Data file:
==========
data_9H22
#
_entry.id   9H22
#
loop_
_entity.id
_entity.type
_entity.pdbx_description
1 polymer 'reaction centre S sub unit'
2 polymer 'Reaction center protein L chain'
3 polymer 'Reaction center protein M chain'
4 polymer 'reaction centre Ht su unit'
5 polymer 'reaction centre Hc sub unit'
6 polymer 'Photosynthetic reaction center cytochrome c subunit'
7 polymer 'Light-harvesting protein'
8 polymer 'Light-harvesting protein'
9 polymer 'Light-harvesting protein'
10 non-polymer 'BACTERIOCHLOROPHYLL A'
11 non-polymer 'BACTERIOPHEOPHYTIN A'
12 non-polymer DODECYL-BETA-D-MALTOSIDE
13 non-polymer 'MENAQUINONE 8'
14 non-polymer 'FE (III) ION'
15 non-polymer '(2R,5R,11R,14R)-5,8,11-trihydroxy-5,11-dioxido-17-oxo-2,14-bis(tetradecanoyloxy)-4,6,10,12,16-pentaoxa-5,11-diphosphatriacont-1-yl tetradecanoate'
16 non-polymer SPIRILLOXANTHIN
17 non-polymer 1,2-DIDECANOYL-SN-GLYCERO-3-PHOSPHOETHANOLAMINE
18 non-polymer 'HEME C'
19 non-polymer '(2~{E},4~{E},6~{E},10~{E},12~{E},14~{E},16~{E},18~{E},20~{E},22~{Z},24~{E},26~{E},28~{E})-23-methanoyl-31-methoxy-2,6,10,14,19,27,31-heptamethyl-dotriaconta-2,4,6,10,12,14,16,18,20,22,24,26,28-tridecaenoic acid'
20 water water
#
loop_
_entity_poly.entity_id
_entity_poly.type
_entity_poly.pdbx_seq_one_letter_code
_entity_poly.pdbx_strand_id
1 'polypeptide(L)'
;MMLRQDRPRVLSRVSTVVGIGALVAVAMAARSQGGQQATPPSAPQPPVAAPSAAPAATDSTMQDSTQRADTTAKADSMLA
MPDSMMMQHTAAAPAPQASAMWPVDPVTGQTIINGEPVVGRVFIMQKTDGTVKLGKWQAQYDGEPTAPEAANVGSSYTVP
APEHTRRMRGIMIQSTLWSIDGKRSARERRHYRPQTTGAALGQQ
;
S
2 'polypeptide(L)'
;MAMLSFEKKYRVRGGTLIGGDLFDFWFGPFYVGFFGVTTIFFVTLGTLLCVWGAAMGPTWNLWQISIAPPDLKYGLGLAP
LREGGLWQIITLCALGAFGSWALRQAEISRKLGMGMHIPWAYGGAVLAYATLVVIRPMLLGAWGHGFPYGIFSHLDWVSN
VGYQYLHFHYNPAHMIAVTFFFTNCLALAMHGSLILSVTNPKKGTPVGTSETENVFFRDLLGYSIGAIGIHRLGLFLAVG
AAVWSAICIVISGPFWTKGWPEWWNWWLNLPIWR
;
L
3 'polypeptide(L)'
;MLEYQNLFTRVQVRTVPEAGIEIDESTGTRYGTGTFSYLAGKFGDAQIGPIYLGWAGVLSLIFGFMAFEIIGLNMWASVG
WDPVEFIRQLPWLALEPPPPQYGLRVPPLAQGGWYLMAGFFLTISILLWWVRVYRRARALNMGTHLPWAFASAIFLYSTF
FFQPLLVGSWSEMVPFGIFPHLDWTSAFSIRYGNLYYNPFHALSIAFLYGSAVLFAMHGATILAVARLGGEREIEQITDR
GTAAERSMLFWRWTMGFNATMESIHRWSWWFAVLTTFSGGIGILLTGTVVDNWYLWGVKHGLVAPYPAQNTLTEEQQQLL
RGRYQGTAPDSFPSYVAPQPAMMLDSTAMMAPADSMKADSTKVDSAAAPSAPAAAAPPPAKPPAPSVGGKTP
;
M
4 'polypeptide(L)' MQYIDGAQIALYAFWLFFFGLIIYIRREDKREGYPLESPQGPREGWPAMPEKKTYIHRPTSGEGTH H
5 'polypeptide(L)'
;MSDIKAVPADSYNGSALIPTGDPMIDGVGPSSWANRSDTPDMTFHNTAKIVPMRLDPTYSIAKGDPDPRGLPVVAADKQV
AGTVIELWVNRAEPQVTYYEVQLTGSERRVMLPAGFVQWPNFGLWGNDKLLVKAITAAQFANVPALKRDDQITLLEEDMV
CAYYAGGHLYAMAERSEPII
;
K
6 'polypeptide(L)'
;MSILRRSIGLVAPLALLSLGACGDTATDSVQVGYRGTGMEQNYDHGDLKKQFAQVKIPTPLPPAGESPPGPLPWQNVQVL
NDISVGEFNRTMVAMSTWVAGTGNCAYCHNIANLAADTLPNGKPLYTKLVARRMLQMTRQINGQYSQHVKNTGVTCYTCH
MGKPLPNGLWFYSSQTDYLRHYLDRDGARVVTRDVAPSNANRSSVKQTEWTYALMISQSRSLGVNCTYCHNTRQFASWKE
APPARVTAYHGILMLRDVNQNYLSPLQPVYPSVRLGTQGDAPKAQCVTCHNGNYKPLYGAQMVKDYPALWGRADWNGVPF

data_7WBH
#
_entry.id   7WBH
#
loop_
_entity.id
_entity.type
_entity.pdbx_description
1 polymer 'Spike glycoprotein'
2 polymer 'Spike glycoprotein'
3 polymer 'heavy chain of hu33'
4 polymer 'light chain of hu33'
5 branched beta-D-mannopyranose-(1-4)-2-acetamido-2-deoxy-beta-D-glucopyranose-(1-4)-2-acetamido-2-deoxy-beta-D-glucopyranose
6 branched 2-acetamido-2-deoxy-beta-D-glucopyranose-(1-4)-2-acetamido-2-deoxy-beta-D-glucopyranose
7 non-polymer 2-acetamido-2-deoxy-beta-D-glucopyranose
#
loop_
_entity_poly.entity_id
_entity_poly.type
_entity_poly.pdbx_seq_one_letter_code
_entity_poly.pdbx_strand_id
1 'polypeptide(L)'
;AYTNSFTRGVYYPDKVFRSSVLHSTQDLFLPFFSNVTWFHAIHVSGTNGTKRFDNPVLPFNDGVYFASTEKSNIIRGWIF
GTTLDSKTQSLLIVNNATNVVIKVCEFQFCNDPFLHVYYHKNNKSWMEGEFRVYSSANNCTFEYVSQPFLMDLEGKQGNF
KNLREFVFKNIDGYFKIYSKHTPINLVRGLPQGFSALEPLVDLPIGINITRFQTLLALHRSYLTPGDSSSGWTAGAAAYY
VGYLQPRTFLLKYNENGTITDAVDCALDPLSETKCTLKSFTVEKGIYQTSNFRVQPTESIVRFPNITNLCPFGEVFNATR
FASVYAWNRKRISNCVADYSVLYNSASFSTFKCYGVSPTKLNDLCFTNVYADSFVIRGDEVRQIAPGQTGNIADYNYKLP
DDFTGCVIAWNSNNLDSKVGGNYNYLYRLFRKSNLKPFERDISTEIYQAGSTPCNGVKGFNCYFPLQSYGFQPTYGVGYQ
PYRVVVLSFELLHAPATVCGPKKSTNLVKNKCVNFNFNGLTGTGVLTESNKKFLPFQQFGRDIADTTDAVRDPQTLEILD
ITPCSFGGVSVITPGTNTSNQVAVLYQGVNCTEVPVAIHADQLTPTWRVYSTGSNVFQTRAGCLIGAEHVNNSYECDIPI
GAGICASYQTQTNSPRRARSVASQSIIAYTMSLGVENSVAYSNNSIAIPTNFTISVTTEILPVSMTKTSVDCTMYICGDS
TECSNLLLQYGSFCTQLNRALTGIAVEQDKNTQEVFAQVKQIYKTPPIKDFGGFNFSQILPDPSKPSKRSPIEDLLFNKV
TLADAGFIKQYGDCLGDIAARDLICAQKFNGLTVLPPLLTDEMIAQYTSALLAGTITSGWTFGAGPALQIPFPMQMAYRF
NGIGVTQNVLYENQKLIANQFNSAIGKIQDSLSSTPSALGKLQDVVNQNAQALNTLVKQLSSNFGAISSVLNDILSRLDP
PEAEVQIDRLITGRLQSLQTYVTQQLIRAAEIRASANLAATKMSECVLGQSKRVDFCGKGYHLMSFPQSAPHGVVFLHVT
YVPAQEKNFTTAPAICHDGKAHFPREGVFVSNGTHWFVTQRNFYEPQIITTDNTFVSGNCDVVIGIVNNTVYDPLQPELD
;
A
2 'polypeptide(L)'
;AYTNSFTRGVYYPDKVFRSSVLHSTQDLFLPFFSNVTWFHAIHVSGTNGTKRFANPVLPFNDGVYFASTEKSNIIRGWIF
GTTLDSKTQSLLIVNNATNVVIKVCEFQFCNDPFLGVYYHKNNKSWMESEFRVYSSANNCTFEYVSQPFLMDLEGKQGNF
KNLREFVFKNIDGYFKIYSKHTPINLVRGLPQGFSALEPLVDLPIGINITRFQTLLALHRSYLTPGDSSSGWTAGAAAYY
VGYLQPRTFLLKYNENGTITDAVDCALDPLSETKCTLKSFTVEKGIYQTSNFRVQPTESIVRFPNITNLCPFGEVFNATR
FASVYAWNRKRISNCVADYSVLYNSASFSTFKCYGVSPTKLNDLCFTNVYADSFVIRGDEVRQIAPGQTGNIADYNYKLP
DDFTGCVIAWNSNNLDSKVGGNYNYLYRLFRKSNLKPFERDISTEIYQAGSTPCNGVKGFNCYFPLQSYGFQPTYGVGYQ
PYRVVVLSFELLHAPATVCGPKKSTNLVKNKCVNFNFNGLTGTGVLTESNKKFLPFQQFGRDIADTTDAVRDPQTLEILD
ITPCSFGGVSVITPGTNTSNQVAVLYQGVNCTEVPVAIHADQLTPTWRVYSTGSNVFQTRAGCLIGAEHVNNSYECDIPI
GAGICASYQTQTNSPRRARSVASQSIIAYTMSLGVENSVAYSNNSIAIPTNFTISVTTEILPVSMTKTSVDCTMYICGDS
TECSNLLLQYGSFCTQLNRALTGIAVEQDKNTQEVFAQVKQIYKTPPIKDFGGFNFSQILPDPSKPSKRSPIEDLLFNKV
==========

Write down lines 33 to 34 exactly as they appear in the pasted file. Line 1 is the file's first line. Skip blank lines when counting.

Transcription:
_entity_poly.pdbx_seq_one_letter_code
_entity_poly.pdbx_strand_id